Former day care owner gets 3.5 years in prison for death of child

A former day care worker has been sentenced to three and a half years in prison in connection to the death of a child in her care.

News 12 Staff

Feb 27, 2019, 5:58 PM

Updated 1,974 days ago

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Former day care owner gets 3.5 years in prison for death of child
A former day care owner in Stamford has been sentenced to 3 1/2 years in prison in connection to the death of a child in her care.
Nydia Carrillo-Maldonado was sentenced in Stamford court Wednesday. She previously pleaded guilty to manslaughter and risk of injury to a child.
Bella Redondo was dropped off in good health at Little Bears Beginnings Daycare in Stamford in July 2016, but that afternoon Carillo-Maldonado called 911 to report the baby was having trouble breathing.
Redondo later died at the hospital from blunt force trauma to the head. An autopsy revealed she had two skull fractures.
State's Attorney Richard Colangelo read a statement on Bella's mother's behalf in court, which said Carrillo-Maldonado called her three times before dialing 911. That later call for help came three hours after Bella first experienced problems.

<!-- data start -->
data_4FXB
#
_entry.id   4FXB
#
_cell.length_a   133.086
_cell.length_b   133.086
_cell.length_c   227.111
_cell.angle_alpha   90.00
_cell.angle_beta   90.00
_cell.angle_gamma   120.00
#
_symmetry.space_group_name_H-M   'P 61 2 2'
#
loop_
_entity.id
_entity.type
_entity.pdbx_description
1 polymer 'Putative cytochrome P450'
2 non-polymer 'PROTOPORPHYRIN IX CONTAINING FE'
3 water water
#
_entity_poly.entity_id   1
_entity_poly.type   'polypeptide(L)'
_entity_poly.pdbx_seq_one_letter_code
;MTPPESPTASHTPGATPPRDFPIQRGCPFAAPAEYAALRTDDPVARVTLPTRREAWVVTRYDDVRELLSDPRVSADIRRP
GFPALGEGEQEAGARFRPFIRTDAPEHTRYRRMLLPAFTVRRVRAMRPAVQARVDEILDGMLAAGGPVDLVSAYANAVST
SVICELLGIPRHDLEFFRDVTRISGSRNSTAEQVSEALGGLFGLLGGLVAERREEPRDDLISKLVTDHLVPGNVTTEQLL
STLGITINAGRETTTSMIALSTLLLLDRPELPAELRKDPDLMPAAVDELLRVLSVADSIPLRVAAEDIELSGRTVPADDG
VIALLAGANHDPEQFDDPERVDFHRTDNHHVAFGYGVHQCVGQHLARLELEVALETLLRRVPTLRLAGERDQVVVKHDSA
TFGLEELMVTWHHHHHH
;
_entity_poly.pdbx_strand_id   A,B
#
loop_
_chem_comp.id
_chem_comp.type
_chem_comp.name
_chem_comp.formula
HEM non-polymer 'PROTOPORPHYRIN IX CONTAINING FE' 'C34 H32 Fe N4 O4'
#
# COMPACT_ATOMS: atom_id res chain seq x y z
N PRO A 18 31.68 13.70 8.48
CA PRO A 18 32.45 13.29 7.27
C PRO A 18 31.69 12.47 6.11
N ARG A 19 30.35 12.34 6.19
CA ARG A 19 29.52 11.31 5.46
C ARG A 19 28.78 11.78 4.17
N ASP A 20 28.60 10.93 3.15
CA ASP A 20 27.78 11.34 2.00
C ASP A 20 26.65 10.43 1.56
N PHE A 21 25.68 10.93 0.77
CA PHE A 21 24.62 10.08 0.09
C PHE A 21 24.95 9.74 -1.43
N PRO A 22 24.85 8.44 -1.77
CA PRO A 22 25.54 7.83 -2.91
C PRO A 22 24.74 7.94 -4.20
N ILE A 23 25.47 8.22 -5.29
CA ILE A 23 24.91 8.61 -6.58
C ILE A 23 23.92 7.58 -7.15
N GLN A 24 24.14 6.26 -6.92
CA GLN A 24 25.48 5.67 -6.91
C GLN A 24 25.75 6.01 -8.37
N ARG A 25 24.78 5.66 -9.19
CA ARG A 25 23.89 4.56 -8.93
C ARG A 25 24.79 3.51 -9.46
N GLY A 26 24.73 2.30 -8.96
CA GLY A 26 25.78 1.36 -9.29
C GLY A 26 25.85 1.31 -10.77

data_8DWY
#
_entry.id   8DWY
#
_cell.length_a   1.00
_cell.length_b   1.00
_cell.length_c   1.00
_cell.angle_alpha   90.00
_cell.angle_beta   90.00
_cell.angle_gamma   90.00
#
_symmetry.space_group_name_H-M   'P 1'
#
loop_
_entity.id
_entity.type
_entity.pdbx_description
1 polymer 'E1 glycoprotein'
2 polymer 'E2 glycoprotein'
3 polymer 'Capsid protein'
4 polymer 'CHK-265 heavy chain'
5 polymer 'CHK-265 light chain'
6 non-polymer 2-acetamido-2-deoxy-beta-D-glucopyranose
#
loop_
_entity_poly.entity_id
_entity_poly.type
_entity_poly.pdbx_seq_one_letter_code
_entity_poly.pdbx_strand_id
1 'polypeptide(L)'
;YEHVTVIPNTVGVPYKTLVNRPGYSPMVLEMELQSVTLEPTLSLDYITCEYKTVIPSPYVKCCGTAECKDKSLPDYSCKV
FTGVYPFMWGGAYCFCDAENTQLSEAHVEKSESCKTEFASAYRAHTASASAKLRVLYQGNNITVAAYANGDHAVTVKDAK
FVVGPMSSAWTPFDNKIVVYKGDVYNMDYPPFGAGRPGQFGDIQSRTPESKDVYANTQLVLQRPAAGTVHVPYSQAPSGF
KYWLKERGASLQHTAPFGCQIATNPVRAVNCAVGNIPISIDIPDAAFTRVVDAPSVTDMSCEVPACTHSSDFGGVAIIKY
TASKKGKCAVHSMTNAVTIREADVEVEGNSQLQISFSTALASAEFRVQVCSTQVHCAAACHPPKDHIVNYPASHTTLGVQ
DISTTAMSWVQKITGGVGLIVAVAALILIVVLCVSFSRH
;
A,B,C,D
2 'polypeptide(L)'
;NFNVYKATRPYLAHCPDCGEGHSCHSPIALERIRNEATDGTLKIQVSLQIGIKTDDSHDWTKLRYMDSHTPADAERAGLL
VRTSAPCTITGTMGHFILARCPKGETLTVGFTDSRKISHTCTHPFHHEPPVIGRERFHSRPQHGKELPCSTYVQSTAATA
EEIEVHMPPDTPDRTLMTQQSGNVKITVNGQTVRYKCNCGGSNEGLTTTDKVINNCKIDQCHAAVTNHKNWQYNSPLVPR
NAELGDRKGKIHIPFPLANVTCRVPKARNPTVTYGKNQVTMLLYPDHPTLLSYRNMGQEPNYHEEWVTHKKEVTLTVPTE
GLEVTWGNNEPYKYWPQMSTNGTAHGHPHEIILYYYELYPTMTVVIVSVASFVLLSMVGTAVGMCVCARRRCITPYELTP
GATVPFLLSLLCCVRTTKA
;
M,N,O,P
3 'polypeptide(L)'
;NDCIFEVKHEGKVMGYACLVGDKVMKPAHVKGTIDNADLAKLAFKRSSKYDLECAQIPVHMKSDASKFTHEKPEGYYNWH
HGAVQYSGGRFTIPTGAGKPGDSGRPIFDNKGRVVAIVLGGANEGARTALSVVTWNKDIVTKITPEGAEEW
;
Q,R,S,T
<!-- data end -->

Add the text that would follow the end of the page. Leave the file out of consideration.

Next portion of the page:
"I will never forget the calls you made to me that day. I heard her screams in the background. That was the last thing I heard from my Bella. I will never hear her call me mommy, but I heard her cry in pain while you sat there for hours without doing anything to help her," said Colangelo, on the mother's behalf.
Redondo's parents were in the courtroom Wednesday, though they almost did not come because they felt the sentence was too short. They hoped they would at least hear Carrillo-Maldonado apologize, but she did not address the courtroom.
The parents' attorney told News 12 his clients hope Carrillo-Maldonado serves every day of the sentence.
"They're appalled that there was no contrition, no remorse, no 'I'm sorry,'" says attorney Mark Sherman. "They're grateful to the police, state's attorney, for working on this case for three years. It was a challenging case because there was no acceptance of responsibility by the defendant."
Carrillo-Maldonado pleaded guilty under the Alford doctrine, which means she does not agree with the facts of the case, but admits there's enough evidence to convict her. She has never said exactly what happened to Bella.
During sentencing, the judge pointed out there was no evidence the defendant intentionally hurt the child, but that her recklessness led to her death.
 


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